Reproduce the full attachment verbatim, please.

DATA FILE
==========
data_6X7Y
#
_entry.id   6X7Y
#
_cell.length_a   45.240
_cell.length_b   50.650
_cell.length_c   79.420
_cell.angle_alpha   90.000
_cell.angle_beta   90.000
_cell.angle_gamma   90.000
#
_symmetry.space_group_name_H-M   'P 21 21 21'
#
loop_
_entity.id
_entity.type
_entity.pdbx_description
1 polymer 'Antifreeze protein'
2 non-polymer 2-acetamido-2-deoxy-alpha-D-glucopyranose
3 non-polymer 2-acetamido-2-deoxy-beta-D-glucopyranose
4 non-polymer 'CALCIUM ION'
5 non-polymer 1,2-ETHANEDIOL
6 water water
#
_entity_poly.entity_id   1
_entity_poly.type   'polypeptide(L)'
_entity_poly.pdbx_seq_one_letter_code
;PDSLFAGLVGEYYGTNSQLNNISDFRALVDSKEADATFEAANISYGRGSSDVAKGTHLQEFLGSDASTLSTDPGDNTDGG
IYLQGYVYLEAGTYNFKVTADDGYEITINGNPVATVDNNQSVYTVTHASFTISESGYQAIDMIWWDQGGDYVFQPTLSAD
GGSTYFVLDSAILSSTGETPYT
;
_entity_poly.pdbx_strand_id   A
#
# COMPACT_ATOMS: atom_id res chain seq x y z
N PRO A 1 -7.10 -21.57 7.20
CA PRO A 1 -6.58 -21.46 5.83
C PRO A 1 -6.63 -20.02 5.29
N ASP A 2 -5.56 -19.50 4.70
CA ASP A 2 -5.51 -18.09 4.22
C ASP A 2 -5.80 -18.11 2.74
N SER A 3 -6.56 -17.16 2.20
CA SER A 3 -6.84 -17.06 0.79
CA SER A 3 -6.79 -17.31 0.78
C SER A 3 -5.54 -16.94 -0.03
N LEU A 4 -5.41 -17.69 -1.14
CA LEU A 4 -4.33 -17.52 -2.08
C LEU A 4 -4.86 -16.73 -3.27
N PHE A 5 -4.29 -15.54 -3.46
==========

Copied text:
data_6X7Y
#
_entry.id   6X7Y
#
_cell.length_a   45.240
_cell.length_b   50.650
_cell.length_c   79.420
_cell.angle_alpha   90.000
_cell.angle_beta   90.000
_cell.angle_gamma   90.000
#
_symmetry.space_group_name_H-M   'P 21 21 21'
#
loop_
_entity.id
_entity.type
_entity.pdbx_description
1 polymer 'Antifreeze protein'
2 non-polymer 2-acetamido-2-deoxy-alpha-D-glucopyranose
3 non-polymer 2-acetamido-2-deoxy-beta-D-glucopyranose
4 non-polymer 'CALCIUM ION'
5 non-polymer 1,2-ETHANEDIOL
6 water water
#
_entity_poly.entity_id   1
_entity_poly.type   'polypeptide(L)'
_entity_poly.pdbx_seq_one_letter_code
;PDSLFAGLVGEYYGTNSQLNNISDFRALVDSKEADATFEAANISYGRGSSDVAKGTHLQEFLGSDASTLSTDPGDNTDGG
IYLQGYVYLEAGTYNFKVTADDGYEITINGNPVATVDNNQSVYTVTHASFTISESGYQAIDMIWWDQGGDYVFQPTLSAD
GGSTYFVLDSAILSSTGETPYT
;
_entity_poly.pdbx_strand_id   A
#
# COMPACT_ATOMS: atom_id res chain seq x y z
N PRO A 1 -7.10 -21.57 7.20
CA PRO A 1 -6.58 -21.46 5.83
C PRO A 1 -6.63 -20.02 5.29
N ASP A 2 -5.56 -19.50 4.70
CA ASP A 2 -5.51 -18.09 4.22
C ASP A 2 -5.80 -18.11 2.74
N SER A 3 -6.56 -17.16 2.20
CA SER A 3 -6.84 -17.06 0.79
CA SER A 3 -6.79 -17.31 0.78
C SER A 3 -5.54 -16.94 -0.03
N LEU A 4 -5.41 -17.69 -1.14
CA LEU A 4 -4.33 -17.52 -2.08
C LEU A 4 -4.86 -16.73 -3.27
N PHE A 5 -4.29 -15.54 -3.46